Silvanus of Tabennisi, Hermit (AC)
4th century. Saint Silvanus was an actor who abandoned the world to become a monk at Tabennisi under Saint Pachomius. For some time he led an undisciplined life, trying to entertain the other monks and often transgressing the rule of silence. Pachomius endeavored to reform him by remonstration, prayers, sighs, and tears, for his poor soul. It was a fruitless endeavor for a long time, but Pachomius persisted until one day he explained to the impenitent Silvanus the dreadful judgments which threaten those that mock God.
From that moment Silvanus began to lead a life of great edification to the rest of the brethren and began to bewail his past misdemeanors. When others entreated him to moderate the floods of his tears, "Ah," said he, "how can I help weeping, when I consider the wretchedness of my past life, and that by my sloth I have profaned what was most sacred? I have reason to fear lest the earth should open under my feet, and swallow me up, as it did Dathan and Abiron. Oh! suffer me to labor with ever-flowing fountains of tears, to expiate my innumerable sins. I ought, if I could, even to pour forth this wretched soul of mine in mourning; it would be all too little for my offenses."
His sentiments of contrition helped him so to progress in virtue that the holy abbot proposed him as a model of humility to the rest. After eight years in this penitential course, God had called Silvanus to himself. Saint Pachomius was assured by a revelation, that his soul was presented by angels a most agreeable sacrifice to Christ. The saint was favored with a spirit of prophecy, and with great grief foretold the decay of monastic fervor in his order in succeeding ages. He is especially honored among the Greeks (Benedictines, Husenbeth).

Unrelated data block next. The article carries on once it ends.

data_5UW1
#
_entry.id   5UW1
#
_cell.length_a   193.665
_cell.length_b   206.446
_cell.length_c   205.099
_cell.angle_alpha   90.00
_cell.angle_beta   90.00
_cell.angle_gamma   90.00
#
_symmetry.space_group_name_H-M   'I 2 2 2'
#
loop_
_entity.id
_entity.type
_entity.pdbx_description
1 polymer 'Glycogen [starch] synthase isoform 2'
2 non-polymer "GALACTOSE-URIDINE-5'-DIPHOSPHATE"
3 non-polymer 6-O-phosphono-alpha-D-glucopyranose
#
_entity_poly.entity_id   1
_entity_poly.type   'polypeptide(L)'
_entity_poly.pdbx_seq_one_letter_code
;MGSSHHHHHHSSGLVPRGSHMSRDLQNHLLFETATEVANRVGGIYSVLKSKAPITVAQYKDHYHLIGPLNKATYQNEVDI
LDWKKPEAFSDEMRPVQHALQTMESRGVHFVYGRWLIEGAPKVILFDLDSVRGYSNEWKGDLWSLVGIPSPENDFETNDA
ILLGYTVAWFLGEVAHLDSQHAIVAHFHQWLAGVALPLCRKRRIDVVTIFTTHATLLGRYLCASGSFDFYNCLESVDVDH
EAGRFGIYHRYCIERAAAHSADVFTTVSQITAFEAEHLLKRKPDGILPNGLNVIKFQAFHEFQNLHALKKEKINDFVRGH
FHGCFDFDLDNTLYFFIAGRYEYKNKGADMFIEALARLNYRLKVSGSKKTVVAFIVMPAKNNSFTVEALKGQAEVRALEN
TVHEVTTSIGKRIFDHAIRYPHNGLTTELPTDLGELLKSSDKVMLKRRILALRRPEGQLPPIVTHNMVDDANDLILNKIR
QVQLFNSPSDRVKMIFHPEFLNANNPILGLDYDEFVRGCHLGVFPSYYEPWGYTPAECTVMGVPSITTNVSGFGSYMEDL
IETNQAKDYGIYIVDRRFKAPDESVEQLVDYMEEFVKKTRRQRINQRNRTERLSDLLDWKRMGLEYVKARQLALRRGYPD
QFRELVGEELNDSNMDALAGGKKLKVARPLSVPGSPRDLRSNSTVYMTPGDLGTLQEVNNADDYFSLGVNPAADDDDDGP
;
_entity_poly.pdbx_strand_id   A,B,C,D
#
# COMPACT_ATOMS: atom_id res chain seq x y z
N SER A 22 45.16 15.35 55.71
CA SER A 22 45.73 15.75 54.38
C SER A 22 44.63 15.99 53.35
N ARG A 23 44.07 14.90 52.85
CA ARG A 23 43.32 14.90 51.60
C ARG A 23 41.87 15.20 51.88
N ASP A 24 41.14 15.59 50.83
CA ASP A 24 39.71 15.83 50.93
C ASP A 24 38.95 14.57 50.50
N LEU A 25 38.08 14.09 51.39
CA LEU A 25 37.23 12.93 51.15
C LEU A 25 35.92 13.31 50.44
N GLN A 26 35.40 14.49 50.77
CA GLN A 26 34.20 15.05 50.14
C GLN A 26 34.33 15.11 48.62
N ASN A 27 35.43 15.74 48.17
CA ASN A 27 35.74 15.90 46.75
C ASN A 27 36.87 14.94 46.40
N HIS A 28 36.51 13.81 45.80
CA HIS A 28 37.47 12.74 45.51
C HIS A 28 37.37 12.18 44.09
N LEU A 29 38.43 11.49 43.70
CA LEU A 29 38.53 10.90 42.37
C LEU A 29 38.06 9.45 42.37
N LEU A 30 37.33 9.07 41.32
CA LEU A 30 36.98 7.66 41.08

In art, Saint Silvanus is a hermit watering flowers. He is venerated by the Greeks (Roeder).
Rothschild Canticles (f. 3v): Silvanus watering the garden. C. 1300
Description: A bearded and hooded hermit carries a basket over his left arm as he covers his eyes with his left hand and waters the leafy foliage at his feet with a bowl of water.
Interpretation: The image illustrates the virtue of sobriety. Asked by his disciple to water the gardens, Silvanus does so with his eyes covered to avoid distractions.